The coins have been flipped and the envelopes torn open. Now it's just a matter of actually playing the games.
The draw for the third round of the 2013 Lamar Hunt US Open Cup is official, with play kicking off on May 28 and concluding on May 29 with a number of MLS teams competing each night. Second-round matchups will take place on May 21, determining who – and, in some cases, where – each MLS team will play its first knockout game.
Some MLS teams were fortunate enough to receive a home draw, no matter their third round opponent. We're looking at you Sporting Kansas City, Real Salt Lake, Columbus, New York and Portland. Others were only slightly less fortunate and the home or away designation of their third-round matchup will be dependent upon their second-round competitors. New England, Philadelphia, D.C., Colorado, Chicago and Houston all must wait.
And then there are the extremely unfortunate clubs – San Jose and Seattle – with potential cross-country trips for a Tuesday or Wednesday game. That leads us to the unluckiest of them all: the LA Galaxy.
The two-time defending MLS Cup champions are heading to the great state of North Carolina for the third round for the second straight year no matter who comes out on top in a second-round clash between the Carolina RailHawks (NASL) and Carolina Dynamo (PDL). The handy map above, along with the pairings for the third round, gives you hint as to the mid-week travel some MLS teams will face in less than two weeks' time.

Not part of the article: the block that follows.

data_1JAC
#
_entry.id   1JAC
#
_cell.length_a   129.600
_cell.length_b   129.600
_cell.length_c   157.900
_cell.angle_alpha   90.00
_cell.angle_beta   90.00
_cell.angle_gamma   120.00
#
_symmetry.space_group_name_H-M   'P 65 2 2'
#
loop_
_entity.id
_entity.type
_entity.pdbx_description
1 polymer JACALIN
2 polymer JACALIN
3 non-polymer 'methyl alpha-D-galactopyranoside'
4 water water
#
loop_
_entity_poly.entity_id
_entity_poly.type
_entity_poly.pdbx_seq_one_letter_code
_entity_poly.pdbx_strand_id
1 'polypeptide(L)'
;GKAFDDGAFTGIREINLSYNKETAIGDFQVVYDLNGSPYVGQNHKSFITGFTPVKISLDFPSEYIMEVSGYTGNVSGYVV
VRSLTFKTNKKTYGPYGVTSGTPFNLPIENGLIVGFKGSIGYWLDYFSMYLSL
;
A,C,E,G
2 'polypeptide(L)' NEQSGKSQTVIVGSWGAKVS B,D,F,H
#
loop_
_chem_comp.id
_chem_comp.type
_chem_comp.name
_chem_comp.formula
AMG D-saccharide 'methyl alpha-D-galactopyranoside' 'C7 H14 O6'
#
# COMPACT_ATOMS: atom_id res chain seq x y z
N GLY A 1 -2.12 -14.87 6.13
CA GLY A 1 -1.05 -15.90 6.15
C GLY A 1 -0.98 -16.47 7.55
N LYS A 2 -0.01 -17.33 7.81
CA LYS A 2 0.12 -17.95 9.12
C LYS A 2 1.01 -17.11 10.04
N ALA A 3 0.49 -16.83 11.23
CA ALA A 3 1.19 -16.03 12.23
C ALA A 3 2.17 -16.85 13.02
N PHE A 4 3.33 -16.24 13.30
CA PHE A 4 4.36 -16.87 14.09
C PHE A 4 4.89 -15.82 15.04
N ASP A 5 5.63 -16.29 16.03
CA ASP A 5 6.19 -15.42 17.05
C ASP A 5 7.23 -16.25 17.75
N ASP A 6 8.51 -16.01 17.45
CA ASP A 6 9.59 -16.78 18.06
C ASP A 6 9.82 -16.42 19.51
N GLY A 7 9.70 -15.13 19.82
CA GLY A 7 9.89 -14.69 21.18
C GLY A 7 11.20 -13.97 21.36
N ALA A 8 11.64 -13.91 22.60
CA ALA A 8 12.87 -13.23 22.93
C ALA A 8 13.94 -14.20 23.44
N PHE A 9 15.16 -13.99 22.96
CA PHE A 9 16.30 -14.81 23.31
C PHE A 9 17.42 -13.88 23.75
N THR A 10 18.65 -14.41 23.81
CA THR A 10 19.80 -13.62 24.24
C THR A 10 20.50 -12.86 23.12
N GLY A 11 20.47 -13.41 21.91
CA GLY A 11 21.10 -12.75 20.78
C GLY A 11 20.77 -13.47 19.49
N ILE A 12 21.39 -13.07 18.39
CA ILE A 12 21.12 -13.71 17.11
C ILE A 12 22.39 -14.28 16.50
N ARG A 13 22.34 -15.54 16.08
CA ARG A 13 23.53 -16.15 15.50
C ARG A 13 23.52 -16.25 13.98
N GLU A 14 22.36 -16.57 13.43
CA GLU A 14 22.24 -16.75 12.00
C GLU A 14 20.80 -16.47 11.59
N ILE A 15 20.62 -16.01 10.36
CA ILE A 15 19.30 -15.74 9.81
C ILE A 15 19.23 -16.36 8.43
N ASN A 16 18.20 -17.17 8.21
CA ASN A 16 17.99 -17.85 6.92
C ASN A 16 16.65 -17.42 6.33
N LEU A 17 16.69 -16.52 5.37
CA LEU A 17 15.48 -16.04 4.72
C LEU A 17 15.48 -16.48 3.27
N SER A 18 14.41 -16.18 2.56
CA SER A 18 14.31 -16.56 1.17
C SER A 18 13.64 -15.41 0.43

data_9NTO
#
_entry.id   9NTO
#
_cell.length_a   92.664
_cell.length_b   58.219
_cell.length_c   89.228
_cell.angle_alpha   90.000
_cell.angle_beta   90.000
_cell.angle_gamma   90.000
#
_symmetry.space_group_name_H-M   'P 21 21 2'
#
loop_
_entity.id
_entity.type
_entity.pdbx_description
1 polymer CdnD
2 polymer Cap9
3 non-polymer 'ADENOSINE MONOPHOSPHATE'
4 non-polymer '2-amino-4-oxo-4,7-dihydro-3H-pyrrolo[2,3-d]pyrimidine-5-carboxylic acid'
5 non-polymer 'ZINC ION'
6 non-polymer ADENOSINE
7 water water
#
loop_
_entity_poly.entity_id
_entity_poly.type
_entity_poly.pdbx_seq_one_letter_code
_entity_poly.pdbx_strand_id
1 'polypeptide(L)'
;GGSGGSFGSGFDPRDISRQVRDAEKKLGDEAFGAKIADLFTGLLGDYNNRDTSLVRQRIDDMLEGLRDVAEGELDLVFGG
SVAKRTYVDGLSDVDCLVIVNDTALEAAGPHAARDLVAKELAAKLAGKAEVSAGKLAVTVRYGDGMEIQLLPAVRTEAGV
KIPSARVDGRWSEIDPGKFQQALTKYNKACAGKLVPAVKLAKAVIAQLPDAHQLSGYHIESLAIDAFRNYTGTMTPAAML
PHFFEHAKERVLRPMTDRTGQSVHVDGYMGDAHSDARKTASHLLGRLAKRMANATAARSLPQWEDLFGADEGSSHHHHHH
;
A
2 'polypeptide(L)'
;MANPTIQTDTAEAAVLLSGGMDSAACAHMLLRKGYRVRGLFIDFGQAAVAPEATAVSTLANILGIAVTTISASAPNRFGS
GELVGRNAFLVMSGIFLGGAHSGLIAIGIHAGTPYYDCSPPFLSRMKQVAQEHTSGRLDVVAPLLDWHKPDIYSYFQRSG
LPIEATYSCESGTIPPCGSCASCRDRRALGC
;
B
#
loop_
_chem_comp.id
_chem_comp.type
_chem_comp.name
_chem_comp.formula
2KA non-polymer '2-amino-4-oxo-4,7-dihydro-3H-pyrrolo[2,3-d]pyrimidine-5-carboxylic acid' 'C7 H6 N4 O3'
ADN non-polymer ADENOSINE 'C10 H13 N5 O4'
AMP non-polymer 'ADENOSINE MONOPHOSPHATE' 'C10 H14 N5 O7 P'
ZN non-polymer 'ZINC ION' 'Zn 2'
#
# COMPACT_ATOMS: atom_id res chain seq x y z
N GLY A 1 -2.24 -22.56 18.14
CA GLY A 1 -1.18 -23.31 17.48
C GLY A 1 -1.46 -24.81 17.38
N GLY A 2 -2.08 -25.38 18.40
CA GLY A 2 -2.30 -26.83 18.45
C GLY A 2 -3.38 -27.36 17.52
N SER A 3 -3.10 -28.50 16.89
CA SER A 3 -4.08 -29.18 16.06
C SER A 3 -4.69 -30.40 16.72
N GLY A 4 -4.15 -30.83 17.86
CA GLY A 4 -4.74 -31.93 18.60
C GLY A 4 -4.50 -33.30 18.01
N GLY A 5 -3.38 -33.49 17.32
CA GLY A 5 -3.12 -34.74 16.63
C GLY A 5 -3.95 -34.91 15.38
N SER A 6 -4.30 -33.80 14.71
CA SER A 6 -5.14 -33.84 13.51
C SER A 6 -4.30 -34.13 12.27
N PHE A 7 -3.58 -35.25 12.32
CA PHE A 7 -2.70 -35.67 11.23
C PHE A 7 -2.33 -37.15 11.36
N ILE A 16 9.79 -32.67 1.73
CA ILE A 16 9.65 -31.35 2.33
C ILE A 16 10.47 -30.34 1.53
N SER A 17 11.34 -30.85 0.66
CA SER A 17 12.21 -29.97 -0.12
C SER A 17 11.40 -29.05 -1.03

Galaxy head coach Bruce Arena has already come out and lambasted his team's draw, going so for as to call it "ridiculous" and "stupid." While this is simply par for the course from Arena – who has no qualms publicly criticizing anything detrimental to his team – perhaps there is a bit of credibility surrounding one particular point.
What if, say, third-round US Open Cup draws were strictly local matchups between the 16 MLS sides and the 16 remaining lower-division teams? Never mind the travel advantage for all teams involved, but think of the potential to grow real, local rivalries between MLS and lower division teams in a competitive environment.
Sure, U.S. Soccer does it's best to ensure most teams stay reasonably close to home in the early stages of the tournament, and MLS teams often schedule local teams from their area for closed-door friendlies during an off week or the end of preseason. That's the minimum we can do.
But 16 guaranteed local derby matches played with a spot in the USOC fourth round on the line? Imagine the impact that would have in each community and the opportunities it would offer for both favorite and underdog. Perhaps as the American soccer footprint grows, we'll see a day Arena when has no reason to gritch.
Tell us in the comments section below what you think of Arena's comments and their credibility. What are some of the best local rivalries today between clubs on different rungs of the ladder? Which have potential to grow with more on-field meetings?